Fish and Heart Health

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If good health is your wish, get hooked on fish. Research indicates that fish may guard against not only heart disease but also hypertension, cancer, arthritis, asthma, and who knows what else. The omega-3 fatty acids, the special polyunsaturated fat found in fish oil, block many harmful biochemical reactions that can cause blood to clot (predisposing you to heart attack and stroke) and the heart to beat irregularly (as occurs during a heart attack). Some researchers believe that fish oils can prevent heart disease from beginning rather than merely having a beneficial effect after the onset of the disease.

A comparison of the rates of death from heart disease of men in a fishing village and the rates of death of men in a farming village suggests a 4 times lower incidence of heart disease among the men in the fishing village. They ate 10 times more fish than the farmers and had much higher blood levels of the health-protective omega-3 fat (Torres et al. 2000). A study of almost 85,000 U.S. nurses suggests that women who ate fish two to four times a week had a 31 percent lower risk of heart disease compared with those who rarely ate fish (Hu et al. 2002).

The American Heart Association recommends eating about 8 oz (250 g) of oily fish per week (that's one large or two small fish servings) to help reduce your risk of heart disease. Eating fish for dinner not only contributes fish oil to your diet but also displaces meat-based meals high in saturated fat. Table 2.2 can help guide your fish choices so you select the fish highest in omega-3 fat. Just be sure that your fish is prepared in low-fat ways, not fried or broiled in butter. If you shy away from cooking fish, simply take advantage of precooked tuna (mixed with low-fat mayonnaise), salmon, and sardines in cans or foil pouches.

Be careful about eating too much fish, however. Unfortunately, the fish highest in omega-3 fatty acids also deliver a dose of methylmercury from industrial pollution of the oceans. Long-term consumption of mercury can contribute to neurological and cardiovascular problems in

Eating to Stay Healthy for the Long Run

35

Table 2.2 Fish Highest in Omega-3 Fatty Acids

Fish, 6 oz cooked (8 oz raw);

Grams of omega-3

175 g cooked (250 g raw)

fat (EPA and DHA)**

Salmon, Atlantic, farmed

2.0-3.6

Sardines, in sardine oil, 3 oz (90 g)

2.0-3.4

Salmon, Atlantic, wild

1.8-3.1

Swordfish*

0.7-3.1

Salmon, coho, farmed

3.0

Trout, rainbow, farmed

2.0

Trout, rainbow, wild

1.7

Salmon, coho, wild

1.4

Sardines, in vegetable oil, 3 oz (90 g)

1.0

Halibut

0.8

Tuna, albacore white, canned, 3 oz (90 g)*

0.7

Tuna, fresh*

0.5

Pollock

0.4

Lobster, 3 oz (90 g)

0.1-0.4

Shrimp, 3 oz (90 g)

0.3

Alternative sources

Smart Balance Omega Plus spread, 1/2 tbsp

0.08

Orange juice, omega-3 fortified, 8 oz (240 ml)

0.05

Egg, 1 omega-3 rich

0.05-0.11

Silk Plus Omega-3 DHA soy milk, 8 oz (240 ml)

0.03

  • Highest in mercury; limit to 6 oz (175 g) per week. **EPA and DHA are two types of omega-3 fat. Data from the American Heart Association and food labels.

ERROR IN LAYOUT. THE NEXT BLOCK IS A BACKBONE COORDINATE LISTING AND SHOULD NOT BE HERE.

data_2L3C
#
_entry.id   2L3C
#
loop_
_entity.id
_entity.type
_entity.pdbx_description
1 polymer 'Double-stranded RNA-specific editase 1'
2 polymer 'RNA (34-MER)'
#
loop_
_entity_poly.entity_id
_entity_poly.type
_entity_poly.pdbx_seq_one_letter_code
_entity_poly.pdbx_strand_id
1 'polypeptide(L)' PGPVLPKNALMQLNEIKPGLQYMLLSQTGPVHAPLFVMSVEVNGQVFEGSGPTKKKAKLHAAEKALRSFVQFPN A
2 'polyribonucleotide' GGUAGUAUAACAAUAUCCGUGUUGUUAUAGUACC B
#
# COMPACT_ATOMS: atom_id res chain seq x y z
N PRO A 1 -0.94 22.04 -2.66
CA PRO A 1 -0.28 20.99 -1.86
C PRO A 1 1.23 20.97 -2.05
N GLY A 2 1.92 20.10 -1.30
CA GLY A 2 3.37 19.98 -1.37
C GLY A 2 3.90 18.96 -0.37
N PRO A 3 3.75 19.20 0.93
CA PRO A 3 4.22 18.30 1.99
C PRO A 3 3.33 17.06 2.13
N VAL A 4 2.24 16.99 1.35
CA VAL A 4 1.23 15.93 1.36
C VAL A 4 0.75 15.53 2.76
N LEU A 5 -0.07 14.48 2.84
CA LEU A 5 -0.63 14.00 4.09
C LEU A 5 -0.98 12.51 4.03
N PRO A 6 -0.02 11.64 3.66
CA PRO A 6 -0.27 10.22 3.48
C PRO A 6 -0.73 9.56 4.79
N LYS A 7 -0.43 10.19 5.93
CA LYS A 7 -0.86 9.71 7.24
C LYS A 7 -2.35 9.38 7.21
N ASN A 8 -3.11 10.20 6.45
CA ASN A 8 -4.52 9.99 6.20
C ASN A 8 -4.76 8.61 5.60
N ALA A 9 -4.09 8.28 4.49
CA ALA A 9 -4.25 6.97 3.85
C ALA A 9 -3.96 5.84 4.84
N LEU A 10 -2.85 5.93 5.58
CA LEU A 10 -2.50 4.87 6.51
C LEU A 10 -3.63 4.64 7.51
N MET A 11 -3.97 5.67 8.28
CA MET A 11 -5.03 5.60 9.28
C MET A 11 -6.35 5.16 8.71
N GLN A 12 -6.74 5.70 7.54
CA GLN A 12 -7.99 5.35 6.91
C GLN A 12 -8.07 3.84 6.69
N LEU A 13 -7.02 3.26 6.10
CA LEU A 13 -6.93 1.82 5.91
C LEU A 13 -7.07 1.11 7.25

• Highest in mercury; limit to 6 oz (175 g) per week. **EPA and DHA are two types of omega-3 fat. Data from the American Heart Association and food labels.

adults, as well as cause significant damage to the developing brains of infants and children. If you are into sport fishing, eating sushi, or having tuna every day for lunch—and enjoy high-mercury fish several times a week—take heed. The mercury can accumulate in your body and create health problems (numbness and tingling in hands and feet, fatigue, muscle pain).

Yet, the FDA advises pregnant women that they can and should safely enjoy up to 12 ounces (340 g) of fish a week because fish oil is important for normal brain development. The 12 ounces includes a large safety margin, but pregnant women should avoid shark, swordfish, king mackerel, and tile fish and limit their intake of albacore tuna to not more than one 6-ounce can per week. These fish are long-lived and large; they accumulate mercury in their tissues over time by eating a lot of smaller mercury-containing fish. The safest fish are shrimp, salmon, pollock, catfish, and canned light tuna. For a list of fish oil and mercury in commonly consumed seafood, visit the American Heart Association's Web site and do a search for "fish." To calculate your potential mercury intake, go to www.gotmercury.org.

If you are not a fish fan, and if you have heart disease, the American Heart Association suggests fish oil capsules as an alternative: 850 to 1,000 milligrams EPA plus DHA; 2,000 to 4,000 milligrams if you have high triglycerides (Kris-Etherton, Harris, and Appel 2002; Mosca et al. 2007). But be aware: Fish oil supplements contain only a small amount of omega-3s compared with a fish dinner, so you may need to take several capsules to get the equivalent of one 4-ounce (120 g) serving of salmon. For more information about fish oil supplements, visit the Web site of the National Institutes of Health Office of Dietary Supplements (www. ods.od.nih.gov).

An alternative way to ingest omega-3 fat is from plant sources, such as flaxseed oil, walnuts, tofu, soy nuts, canola oil, and olive oil. Plant sources offer a less potent type of omega-3s, but any omega-3 is better than none. You can also buy foods fortified with omega-3s, such as some brands of orange juice, margarine, yogurt, and eggs.

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